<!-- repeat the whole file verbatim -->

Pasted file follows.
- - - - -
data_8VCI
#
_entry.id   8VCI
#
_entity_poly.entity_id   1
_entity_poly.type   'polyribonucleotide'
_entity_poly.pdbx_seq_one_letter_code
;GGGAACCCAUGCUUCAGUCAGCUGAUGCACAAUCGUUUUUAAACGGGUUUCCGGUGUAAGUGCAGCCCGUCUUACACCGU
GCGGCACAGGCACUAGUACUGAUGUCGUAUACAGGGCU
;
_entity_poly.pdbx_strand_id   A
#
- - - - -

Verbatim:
data_8VCI
#
_entry.id   8VCI
#
_entity_poly.entity_id   1
_entity_poly.type   'polyribonucleotide'
_entity_poly.pdbx_seq_one_letter_code
;GGGAACCCAUGCUUCAGUCAGCUGAUGCACAAUCGUUUUUAAACGGGUUUCCGGUGUAAGUGCAGCCCGUCUUACACCGU
GCGGCACAGGCACUAGUACUGAUGUCGUAUACAGGGCU
;
_entity_poly.pdbx_strand_id   A
#